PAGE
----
Daudt, a Republican, has apparently been acting as an intermediary of sorts between the two DFLers; Daudt and Dayton met Wednesday morning at the governor's residence, and Daudt and Bakk have also been in touch in recent days. The goal has been agreeing on a budget deficiency bill that would include some sort of provision responding to Dayton's commissioner pay hikes, which have drawn the ire of both Republican and Democratic lawmakers.
"The governor is eager to get the focus of the session back to the priorities of Minnesotans," spokesman Linden Zakula said. "To that end, he is working with House and Senate leadership to pass the deficiency bill and bring the salary dispute to an end."
The budget deficiency bill contains about $16 million for several state agency that need small cash infusions to reach the June 30 end of the state's fiscal year. But it got wrapped up in the pay raise dispute after Bakk led an effort in the Senate to delay the pay raises until July 1.
Senate Majority Leader Tom Bakk on Monday sought to downplay his public dispute with Gov. Mark Dayton, who last week criticized his fellow DFLer as "conniving" and a "backstabber."
"If the governor wants to make it personal, he can," Bakk said Monday, in his first substantial public comments since Dayton's surprise blowup last week. "But I'm not going to get into a tit for tat, personal attacks back and forth. It's just not my style."
Standing before a mass of reporters and cameras after a Senate floor session, Bakk, DFL-Cook, did show some umbrage at the governor's suggestion he can't be trusted. "I've built a pretty strong image around here of being someone who's candid and honest," Bakk said.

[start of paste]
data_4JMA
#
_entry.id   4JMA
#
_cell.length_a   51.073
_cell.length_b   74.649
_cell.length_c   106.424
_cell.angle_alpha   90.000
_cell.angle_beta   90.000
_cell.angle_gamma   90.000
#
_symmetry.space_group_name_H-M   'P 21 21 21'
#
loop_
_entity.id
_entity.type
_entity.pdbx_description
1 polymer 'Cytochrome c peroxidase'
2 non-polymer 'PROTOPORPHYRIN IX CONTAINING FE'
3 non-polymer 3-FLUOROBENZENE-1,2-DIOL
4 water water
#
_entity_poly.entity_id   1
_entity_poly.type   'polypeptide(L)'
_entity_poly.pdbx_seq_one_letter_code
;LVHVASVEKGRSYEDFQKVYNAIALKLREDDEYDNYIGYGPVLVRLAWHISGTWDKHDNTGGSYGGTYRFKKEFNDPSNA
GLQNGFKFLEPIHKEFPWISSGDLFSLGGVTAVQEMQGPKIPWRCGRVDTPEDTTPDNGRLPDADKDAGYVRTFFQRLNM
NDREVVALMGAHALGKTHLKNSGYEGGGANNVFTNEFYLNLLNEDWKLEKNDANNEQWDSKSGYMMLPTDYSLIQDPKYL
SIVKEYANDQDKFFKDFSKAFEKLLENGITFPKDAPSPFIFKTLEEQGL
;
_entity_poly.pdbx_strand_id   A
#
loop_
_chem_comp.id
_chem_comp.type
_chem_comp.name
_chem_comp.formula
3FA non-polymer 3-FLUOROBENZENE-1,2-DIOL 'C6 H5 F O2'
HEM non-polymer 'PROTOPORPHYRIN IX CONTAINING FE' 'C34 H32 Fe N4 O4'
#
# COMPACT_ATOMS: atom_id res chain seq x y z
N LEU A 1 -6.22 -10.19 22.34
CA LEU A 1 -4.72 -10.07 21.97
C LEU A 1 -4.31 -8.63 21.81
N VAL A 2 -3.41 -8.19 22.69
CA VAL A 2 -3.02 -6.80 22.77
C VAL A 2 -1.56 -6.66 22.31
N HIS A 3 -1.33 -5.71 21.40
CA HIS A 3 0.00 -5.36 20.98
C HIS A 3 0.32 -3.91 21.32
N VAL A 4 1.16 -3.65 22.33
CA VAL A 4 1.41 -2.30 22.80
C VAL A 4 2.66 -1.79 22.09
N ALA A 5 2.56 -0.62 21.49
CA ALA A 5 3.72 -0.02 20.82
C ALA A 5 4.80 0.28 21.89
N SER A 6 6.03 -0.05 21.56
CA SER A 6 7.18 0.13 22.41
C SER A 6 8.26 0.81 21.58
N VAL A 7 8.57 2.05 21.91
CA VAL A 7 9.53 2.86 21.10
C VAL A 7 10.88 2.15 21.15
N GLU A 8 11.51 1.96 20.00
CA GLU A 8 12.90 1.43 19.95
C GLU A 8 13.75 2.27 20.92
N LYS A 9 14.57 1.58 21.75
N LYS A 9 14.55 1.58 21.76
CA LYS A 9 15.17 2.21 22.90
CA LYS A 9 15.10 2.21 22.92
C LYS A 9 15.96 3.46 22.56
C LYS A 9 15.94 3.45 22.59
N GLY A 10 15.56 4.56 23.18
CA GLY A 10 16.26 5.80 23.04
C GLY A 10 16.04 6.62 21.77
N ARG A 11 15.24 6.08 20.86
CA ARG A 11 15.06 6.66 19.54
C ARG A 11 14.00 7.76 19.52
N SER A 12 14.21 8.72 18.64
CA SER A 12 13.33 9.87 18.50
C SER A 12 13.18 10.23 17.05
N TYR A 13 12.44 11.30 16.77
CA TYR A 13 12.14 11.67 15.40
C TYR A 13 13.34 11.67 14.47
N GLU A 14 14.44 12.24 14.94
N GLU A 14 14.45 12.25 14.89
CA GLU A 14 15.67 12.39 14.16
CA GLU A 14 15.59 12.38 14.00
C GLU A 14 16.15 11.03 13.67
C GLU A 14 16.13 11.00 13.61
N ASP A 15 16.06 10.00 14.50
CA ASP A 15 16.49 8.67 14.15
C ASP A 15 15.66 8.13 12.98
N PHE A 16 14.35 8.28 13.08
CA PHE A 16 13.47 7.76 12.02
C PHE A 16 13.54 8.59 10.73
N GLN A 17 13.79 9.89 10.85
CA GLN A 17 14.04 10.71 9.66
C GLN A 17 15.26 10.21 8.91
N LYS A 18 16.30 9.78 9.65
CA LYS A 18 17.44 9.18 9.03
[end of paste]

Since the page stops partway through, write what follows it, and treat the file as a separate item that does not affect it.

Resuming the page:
The relationship between the two powerful DFLers, never too warm, soured in a big way after Dayton's recent decision to hike pay for 23 of his cabinet officers by as much as $35,000 a year. In total the raises amount to about $800,000 a year in additional state spending, and Dayton got the authority to make them from a 2013 law change that Bakk and other DFLers backed.
Last week, in the face of harsh criticism from Republicans over the raises, Bakk successfully pushed a Senate floor amendment to delay the raises until July 1. That prompted Dayton's open ire, apparently because the governor believed he had an agreement with Bakk to resolve the matter a different way.
Bakk said the day before the Senate vote, he laid out for Dayton several possible scenarios for how the Senate would respond to the pay raises.
"The governor wasn't asked to pick one of the options that I laid out to him," Bakk said. But he took exception to Dayton's description that he was "blindsided."
"I think that's incorrect," Bakk said. He said he believes the salary increases will probably prove to be justified, but he thinks Dayton might have considered making them in three smaller steps rather than all at once.
Last week, Dayton said he would no longer deal with Bakk one-on-one. Bakk sought to minimize the ramifications of that in relation to the DFL's ability to pursue an ambitious legislative agenda this year.
"My office has already had a couple conversations with his office over the last couple days. We'll see where it goes from there," Bakk said.
The pay raise fight is now enmeshed with a stopgap spending bill moving through the legislative process. With the pay raise delay attached to the Senate's version of that bill, the focus now shifts to the state House which could act on the matter this week. Republicans who now hold the House majority have been highly critical of the raises, but Dayton has threatened to veto the stopgap bill if it includes the pay raise delay.